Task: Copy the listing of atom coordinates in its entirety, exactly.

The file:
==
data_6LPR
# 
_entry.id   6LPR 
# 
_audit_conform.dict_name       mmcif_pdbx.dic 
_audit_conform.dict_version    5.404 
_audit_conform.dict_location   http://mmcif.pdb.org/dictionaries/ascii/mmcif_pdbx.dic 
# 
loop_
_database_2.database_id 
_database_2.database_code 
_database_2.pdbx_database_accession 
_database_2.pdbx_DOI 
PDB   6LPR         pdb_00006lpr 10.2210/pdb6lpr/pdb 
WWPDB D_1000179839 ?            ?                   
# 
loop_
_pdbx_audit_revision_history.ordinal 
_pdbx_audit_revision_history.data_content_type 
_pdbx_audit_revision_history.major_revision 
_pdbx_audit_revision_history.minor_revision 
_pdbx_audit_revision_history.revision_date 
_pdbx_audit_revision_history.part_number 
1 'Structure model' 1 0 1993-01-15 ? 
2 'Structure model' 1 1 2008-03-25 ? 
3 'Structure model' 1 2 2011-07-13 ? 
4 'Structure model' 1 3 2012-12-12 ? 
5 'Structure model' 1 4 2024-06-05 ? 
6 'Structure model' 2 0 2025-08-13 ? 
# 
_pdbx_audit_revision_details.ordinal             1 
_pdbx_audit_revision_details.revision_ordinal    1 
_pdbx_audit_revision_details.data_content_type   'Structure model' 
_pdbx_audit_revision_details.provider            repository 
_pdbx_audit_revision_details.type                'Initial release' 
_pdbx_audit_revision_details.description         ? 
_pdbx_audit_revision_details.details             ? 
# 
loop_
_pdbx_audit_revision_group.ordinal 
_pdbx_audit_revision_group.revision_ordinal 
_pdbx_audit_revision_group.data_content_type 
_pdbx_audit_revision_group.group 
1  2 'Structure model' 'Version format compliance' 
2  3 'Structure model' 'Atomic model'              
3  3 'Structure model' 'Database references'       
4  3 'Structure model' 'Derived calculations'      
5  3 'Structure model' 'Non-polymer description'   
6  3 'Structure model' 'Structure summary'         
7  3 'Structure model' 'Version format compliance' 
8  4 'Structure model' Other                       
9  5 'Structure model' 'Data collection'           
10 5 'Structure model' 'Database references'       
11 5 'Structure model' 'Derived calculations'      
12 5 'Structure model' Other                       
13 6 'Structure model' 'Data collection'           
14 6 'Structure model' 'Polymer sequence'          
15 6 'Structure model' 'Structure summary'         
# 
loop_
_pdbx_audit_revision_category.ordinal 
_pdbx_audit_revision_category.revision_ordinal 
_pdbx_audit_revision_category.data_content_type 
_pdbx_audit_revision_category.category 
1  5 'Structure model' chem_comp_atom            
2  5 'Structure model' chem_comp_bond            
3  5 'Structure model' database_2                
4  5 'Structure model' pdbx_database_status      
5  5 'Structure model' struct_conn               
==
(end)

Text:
data_6LPR
# 
_entry.id   6LPR 
# 
_audit_conform.dict_name       mmcif_pdbx.dic 
_audit_conform.dict_version    5.404 
_audit_conform.dict_location   http://mmcif.pdb.org/dictionaries/ascii/mmcif_pdbx.dic 
# 
loop_
_database_2.database_id 
_database_2.database_code 
_database_2.pdbx_database_accession 
_database_2.pdbx_DOI 
PDB   6LPR         pdb_00006lpr 10.2210/pdb6lpr/pdb 
WWPDB D_1000179839 ?            ?                   
# 
loop_
_pdbx_audit_revision_history.ordinal 
_pdbx_audit_revision_history.data_content_type 
_pdbx_audit_revision_history.major_revision 
_pdbx_audit_revision_history.minor_revision 
_pdbx_audit_revision_history.revision_date 
_pdbx_audit_revision_history.part_number 
1 'Structure model' 1 0 1993-01-15 ? 
2 'Structure model' 1 1 2008-03-25 ? 
3 'Structure model' 1 2 2011-07-13 ? 
4 'Structure model' 1 3 2012-12-12 ? 
5 'Structure model' 1 4 2024-06-05 ? 
6 'Structure model' 2 0 2025-08-13 ? 
# 
_pdbx_audit_revision_details.ordinal             1 
_pdbx_audit_revision_details.revision_ordinal    1 
_pdbx_audit_revision_details.data_content_type   'Structure model' 
_pdbx_audit_revision_details.provider            repository 
_pdbx_audit_revision_details.type                'Initial release' 
_pdbx_audit_revision_details.description         ? 
_pdbx_audit_revision_details.details             ? 
# 
loop_
_pdbx_audit_revision_group.ordinal 
_pdbx_audit_revision_group.revision_ordinal 
_pdbx_audit_revision_group.data_content_type 
_pdbx_audit_revision_group.group 
1  2 'Structure model' 'Version format compliance' 
2  3 'Structure model' 'Atomic model'              
3  3 'Structure model' 'Database references'       
4  3 'Structure model' 'Derived calculations'      
5  3 'Structure model' 'Non-polymer description'   
6  3 'Structure model' 'Structure summary'         
7  3 'Structure model' 'Version format compliance' 
8  4 'Structure model' Other                       
9  5 'Structure model' 'Data collection'           
10 5 'Structure model' 'Database references'       
11 5 'Structure model' 'Derived calculations'      
12 5 'Structure model' Other                       
13 6 'Structure model' 'Data collection'           
14 6 'Structure model' 'Polymer sequence'          
15 6 'Structure model' 'Structure summary'         
# 
loop_
_pdbx_audit_revision_category.ordinal 
_pdbx_audit_revision_category.revision_ordinal 
_pdbx_audit_revision_category.data_content_type 
_pdbx_audit_revision_category.category 
1  5 'Structure model' chem_comp_atom            
2  5 'Structure model' chem_comp_bond            
3  5 'Structure model' database_2                
4  5 'Structure model' pdbx_database_status      
5  5 'Structure model' struct_conn               